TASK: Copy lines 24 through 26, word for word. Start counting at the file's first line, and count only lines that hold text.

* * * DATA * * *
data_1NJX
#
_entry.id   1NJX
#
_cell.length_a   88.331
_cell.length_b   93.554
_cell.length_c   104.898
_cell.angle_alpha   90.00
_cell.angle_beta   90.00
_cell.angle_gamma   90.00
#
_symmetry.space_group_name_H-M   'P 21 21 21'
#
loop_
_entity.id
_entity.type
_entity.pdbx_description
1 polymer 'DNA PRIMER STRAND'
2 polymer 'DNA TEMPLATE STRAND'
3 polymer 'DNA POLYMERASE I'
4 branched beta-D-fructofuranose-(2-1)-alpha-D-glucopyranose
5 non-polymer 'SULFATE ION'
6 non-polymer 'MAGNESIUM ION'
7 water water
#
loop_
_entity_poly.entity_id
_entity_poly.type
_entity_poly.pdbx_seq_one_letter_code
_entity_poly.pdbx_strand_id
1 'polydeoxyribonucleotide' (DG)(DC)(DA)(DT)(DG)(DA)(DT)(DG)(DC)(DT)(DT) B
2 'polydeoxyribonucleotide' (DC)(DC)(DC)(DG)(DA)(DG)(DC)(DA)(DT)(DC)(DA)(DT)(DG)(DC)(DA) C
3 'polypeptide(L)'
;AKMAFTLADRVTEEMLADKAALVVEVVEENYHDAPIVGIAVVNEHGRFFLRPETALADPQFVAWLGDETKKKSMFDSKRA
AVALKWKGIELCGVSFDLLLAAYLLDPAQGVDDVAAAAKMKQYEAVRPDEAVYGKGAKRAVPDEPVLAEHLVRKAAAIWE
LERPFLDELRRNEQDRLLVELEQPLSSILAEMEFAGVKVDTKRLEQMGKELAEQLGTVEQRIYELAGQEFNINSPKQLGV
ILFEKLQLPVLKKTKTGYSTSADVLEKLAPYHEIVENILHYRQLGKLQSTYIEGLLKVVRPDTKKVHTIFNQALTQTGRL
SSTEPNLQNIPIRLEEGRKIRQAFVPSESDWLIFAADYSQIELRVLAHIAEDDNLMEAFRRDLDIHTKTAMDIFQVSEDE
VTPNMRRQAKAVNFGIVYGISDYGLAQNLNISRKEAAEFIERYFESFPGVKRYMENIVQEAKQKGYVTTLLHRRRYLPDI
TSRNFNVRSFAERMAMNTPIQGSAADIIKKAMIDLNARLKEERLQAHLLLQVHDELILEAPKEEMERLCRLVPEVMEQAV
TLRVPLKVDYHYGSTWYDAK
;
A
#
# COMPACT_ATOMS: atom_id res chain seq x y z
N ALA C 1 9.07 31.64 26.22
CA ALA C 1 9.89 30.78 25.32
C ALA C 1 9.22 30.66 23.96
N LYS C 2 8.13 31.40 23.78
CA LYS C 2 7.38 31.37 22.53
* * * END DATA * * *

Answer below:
7 water water
#
loop_